Finding the ROI in DRM

Some still have ROI doubts when it comes to Digital Rights Management. But those questions are being answered.
Posted November 1, 2004

Drew Robb

Drew Robb

Boy, has Digital Rights Management (DRM) technology matured in recent years.

If you are the CEO of a company with high-level corporate data on your laptop at home and you get fired, for example, someone at headquarters simply cancels your rights to the document and that's the end of that.

How does that work?

Remember the old Star Wars Satellite Defense System? It actually was recently acquired by a DRM vendor so satellite beams can be used to zap those files no matter where you are. Well, maybe not. But the DRM vendors are slowly getting there.

At last week's DRM Strategies Conference in Los Angeles, companies such as Liquid Machines Inc. of Lexington, Mass., SealedMedia Inc. of Los Gatos, Calif., Adobe System Inc. of San Jose, Calif., and Microsoft Corp. of Redmond, Wa. released a variety of systems that have advanced the state of the DRM art. These advancements includes electronic tethers that can shut down rights to specific documents when you connect to the network, expiring dates on documents, and emails that can't be printed or forwarded.

''As the line grays between business and personal computing, DRM is becoming more relevant in the enterprise,'' says Peter Sargent, senior analyst for Jupiterresearch, a division of Jupitermedia Corp. of New York City.

According to his numbers, the enterprise DRM market reached $36 million in 2003 and should surpass $70 million this year. Sargent predicts it may reach $274 million by 2008. While that represents an impressive rate of expansion, lingering doubts about the ROI remain.

As a result, rollouts are relatively small scale.

''One hundred percent of our implementations have been at a departmental level,'' says Ed Gaudet, vice president of product marketing at Liquid Machines.

Adobe confirms a similar trend, while Microsoft and Sealed Media report several enterprise customers. But the question remains -- where exactly is the ROI in DRM?

At Corning Inc., based in Corning, N.Y., that question is being answered in a negative way -- the reduction of losses due to theft of intellectual property.

''We need to protect important knowledge from loss or disclosure,'' says Jim Scott, director of knowledge and information management at Corning. ''We are using DRM to manage access to restricted intellectual property.''

The company is using Liquid Machines software to pilot a new digital rights management process that allows program owners to deny or permit access, review access privileges, and allow granular data access, such as read-only, no email attachments, no printing, time limits... All materials are encrypted so unauthorized access is prevented, even at the system administrator level.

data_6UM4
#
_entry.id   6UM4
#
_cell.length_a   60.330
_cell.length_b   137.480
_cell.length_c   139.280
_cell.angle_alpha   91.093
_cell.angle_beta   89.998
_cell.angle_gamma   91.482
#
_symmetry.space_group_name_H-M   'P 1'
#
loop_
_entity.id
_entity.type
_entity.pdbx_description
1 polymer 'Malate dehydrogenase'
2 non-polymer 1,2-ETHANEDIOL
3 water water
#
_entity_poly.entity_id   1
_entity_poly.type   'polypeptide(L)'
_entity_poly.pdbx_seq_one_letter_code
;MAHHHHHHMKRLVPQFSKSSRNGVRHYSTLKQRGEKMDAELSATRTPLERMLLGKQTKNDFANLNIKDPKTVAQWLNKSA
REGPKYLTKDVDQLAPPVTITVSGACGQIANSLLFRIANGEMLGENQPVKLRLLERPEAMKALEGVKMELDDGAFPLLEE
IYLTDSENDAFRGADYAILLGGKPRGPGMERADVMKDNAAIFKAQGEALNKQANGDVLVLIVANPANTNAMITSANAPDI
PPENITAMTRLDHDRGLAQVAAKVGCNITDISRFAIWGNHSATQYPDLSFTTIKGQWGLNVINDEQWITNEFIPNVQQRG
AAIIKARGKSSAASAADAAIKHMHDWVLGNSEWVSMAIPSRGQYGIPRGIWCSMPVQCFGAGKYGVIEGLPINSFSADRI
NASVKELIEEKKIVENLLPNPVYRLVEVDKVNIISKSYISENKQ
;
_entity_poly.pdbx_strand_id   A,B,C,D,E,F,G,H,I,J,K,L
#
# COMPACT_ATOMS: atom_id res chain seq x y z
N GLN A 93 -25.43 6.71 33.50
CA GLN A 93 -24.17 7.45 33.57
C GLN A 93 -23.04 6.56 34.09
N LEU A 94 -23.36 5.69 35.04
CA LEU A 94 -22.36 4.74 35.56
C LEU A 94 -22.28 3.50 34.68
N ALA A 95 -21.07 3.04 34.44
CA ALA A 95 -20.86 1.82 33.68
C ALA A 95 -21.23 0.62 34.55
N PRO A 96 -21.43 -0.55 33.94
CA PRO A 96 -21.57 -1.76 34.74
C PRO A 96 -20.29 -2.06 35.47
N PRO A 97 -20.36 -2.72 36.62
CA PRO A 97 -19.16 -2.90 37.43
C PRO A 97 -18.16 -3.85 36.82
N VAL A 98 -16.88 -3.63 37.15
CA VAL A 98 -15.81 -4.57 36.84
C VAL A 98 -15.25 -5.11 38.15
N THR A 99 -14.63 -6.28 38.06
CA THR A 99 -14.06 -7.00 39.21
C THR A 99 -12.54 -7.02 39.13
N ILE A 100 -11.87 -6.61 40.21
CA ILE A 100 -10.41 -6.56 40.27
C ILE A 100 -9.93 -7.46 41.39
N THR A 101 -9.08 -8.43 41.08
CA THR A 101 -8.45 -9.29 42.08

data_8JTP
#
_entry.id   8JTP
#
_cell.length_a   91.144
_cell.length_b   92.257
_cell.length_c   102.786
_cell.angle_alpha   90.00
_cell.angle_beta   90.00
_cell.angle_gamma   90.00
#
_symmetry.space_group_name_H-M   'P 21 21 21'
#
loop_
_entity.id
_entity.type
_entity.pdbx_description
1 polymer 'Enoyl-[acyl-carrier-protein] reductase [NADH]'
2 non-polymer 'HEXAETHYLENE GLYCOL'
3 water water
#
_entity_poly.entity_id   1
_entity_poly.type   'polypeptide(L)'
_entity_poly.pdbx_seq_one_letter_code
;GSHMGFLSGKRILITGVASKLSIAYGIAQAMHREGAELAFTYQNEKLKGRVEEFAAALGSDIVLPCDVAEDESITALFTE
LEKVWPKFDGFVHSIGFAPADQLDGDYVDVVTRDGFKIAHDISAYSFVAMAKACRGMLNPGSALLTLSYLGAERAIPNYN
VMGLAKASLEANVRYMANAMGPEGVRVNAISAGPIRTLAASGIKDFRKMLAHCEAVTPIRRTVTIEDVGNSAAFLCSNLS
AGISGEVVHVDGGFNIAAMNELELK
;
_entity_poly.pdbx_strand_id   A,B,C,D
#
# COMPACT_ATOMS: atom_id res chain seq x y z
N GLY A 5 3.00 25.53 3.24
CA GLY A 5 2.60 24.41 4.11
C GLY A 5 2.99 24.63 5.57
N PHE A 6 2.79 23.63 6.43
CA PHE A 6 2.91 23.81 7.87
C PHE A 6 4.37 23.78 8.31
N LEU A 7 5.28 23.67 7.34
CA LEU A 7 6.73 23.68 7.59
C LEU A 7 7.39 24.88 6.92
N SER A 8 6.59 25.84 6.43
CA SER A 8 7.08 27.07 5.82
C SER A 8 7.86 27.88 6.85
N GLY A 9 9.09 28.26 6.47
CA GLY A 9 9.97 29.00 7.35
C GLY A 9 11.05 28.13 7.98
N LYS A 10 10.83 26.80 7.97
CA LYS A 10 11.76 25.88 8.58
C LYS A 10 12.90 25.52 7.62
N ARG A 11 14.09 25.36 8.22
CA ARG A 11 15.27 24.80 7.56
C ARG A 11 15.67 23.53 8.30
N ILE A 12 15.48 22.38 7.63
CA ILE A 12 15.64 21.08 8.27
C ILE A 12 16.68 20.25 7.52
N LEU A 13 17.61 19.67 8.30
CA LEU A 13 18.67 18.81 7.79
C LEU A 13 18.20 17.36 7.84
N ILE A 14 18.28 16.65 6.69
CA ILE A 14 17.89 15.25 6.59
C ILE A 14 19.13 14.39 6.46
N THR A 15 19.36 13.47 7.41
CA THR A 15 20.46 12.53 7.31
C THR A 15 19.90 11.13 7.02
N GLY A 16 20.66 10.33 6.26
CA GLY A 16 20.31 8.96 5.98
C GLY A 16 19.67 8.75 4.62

But how do you quantify the value of such a system? According to Forrester Research, an industry analyst firm based in Cambridge, Mass., content owners will be losing $4.6 billion per year by 2005 due to piracy alone. When you factor in corporate losses due to intellectual privacy loss, industrial espionage, press leaks and other so on, that estimate doubles.

''About 80 percent of corporate documents are passed on via email attachments,'' says Jude Omeh, a consultant at Capgemini S.A. of Paris, France. ''That opens the door to significant loss potential.''

Mitchell Jamel, CEO of Digital Rights LLC of Boca Raton, Fla., tells of one client that sells research subscription packages worth upwards of $50,000 annually to financial services companies. Four years ago, this data was relayed via fax and email. The amount of leakage was huge, though difficult to quantify. The company built a DRM system for about $1 million, and expects ROI on the package in three years.

''Already, they have been able to detect lots of clients who weren't paying all they should have,'' says Jamel. ''By using DRM, this company has increased its revenues and gained a greater ability to target its research.''

Tony Kalvik, a principal of Capgemini says there is plenty of ROI in DRM, when it comes to preventing law suits. The financial services sector, in particular, is shell shocked by the number of lawsuits over information mismanagement. Kalvik also sees plenty of value in securing the communication channels within organizations and between clients.

''More and more, we hear people telling others not to send them email, but to come and see them instead,'' adds Kalvik.

Other cases of clear-cut ROI exist in pharmaceuticals.

Merck, for instance, used DRM to cut expensive couriers out of clinical trials. Instead of couriers needing one day to pass on the data and one day to return it, the information is available almost instantly. That eliminates courier fees and makes for faster time to market.

Outsourcing is another market with big DRM potential.

Many firms are hesitant to hand over intellectual property to foreigners. Even if the relationship goes well, contracts come to an end. How do you safeguard the data you already have handed over?

''If an outsourcing deal fails or a contract ends, you can deprovision document access at the touch of a button,'' says Liquid Machines' Gaudet.

Read more about Digital Rights Management issues at DRM Watch.

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